What it takes to Hang out a Shaman’s Shingle
We live in a time of boutique shamans and shamans-for-hire, New York fashionistas using crystal combs to calm their hair, and luxury hotel spas featuring sweats and soul cleansings. Therefore it is refreshing to find a book (Shamanism in the New Millennium) presenting a powerfully modern yet authentic look at shamanism and what it really takes to hang out a shingle with the word “shaman” on it.
Shamanism in the New Millennium is a fascinating, sometimes shocking, collection of stories told by 16 modern shamans from different countries, lineages, and traditions. They talk about their calling by Spirit and the various intense—and frequently harrowing—initiations they have undergone to enter into a shamanic healing tradition. It is compiled and edited by best-selling author Cate Montana (The E Word: Ego, Enlightenment & Other Essentials) and published by Rampant Feline Media run by Montana and Betsy Chasse (best-selling author of Tipping Sacred Cows and co-creator of the famous film What the Bleep Do We Know!?).
This fast-paced book does a credible job revealing the truth that, no matter what century you live in, it takes a lot more guts, pain, blistering intensity, hard work, and enormous sacrifice to walk the shaman’s path than the vast majority of so-called normal humans are willing to endure.
The Calling of the Shaman
“To be invited onto the mystic road of the shaman is a calling, a summons,” says Hank Wesselman, PhD, anthropologist, and author of The Enchantment. “This book reveals the richness and challenges facing those who respond to that call.”
Shamanism in the New Millennium
Montana, editor of Shamanism in the New Millennium, says the book is the culmination of a long-time dream to bring an authentic, yet modernized view of shamanism into the world. “Back in 2008 when I was first introduced to the powerful gift of plant medicine by Peruvian shaman Rossana Nascimento (whose chapter opens the book), I was deeply impacted by the dedication and profound knowledge of the native men and women guiding the ceremonies. At the same time, I was horrified to witness what I can only call “shaman wannabees” flooding into the Amazon and towns like Iquitos, staying for short periods of time then departing, thinking they had acquired wisdom.”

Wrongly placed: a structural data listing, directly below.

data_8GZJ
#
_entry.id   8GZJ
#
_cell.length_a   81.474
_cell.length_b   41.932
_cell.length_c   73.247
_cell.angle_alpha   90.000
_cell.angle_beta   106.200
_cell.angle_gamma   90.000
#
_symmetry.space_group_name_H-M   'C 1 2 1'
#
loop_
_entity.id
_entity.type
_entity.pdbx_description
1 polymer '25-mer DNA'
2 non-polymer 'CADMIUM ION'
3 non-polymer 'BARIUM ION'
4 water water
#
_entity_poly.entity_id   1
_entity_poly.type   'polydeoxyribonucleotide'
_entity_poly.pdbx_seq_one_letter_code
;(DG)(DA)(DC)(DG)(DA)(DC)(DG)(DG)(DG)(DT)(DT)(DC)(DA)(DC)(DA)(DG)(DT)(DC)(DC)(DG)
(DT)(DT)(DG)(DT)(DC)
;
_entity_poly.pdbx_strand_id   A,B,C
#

Equally unsettling, she says, was watching handsomely-paid spiritual teachers arriving with their flocks of followers from the US and Europe, handing over, at best, maybe a couple hundred dollars per ceremony to the native shaman doing all the work. “The exploitation of this resource is of tremendous ongoing concern,” says Montana. “When Betsy approached me about doing a compilation work on shamanism, I jumped at the chance.”
Shamanic Training around the World
The book is divided into three sections, the first highlighting stories of traditional shamanic training within several cultures: Peruvian, Bolivian, pre-Celtic, African, and Native American. The second section details stories of individuals extensively trained in the “old ways” who have bridged old and new, combining traditional training with psychology, medicine, and new energy technologies. The third and final section tells the stories of healers called by Spirit, some of whom do not even call themselves shamans.
“Working with the shamans, hearing their stories, seeing the relevance of their deep spiritual and humanitarian work in the face of Western society’s current ills was a humbling experience,” says Montana. “Psychologists, social workers, medical personnel, businessmen and women, mothers, fathers, millennials—anyone interested in what it’s going to take to change and heal humanity—need to read this book.”
Bottom line, if you’ve ever wondered what it takes to become a genuine shaman/healer, if you’ve ever been curious about different shamanic traditions, if you’ve ever contemplated engaging plant medicines, and wondered how to figure out who’s the real deal, this book is a treat and a valuable resource. Learn more about Shamanism for the New Millennium here.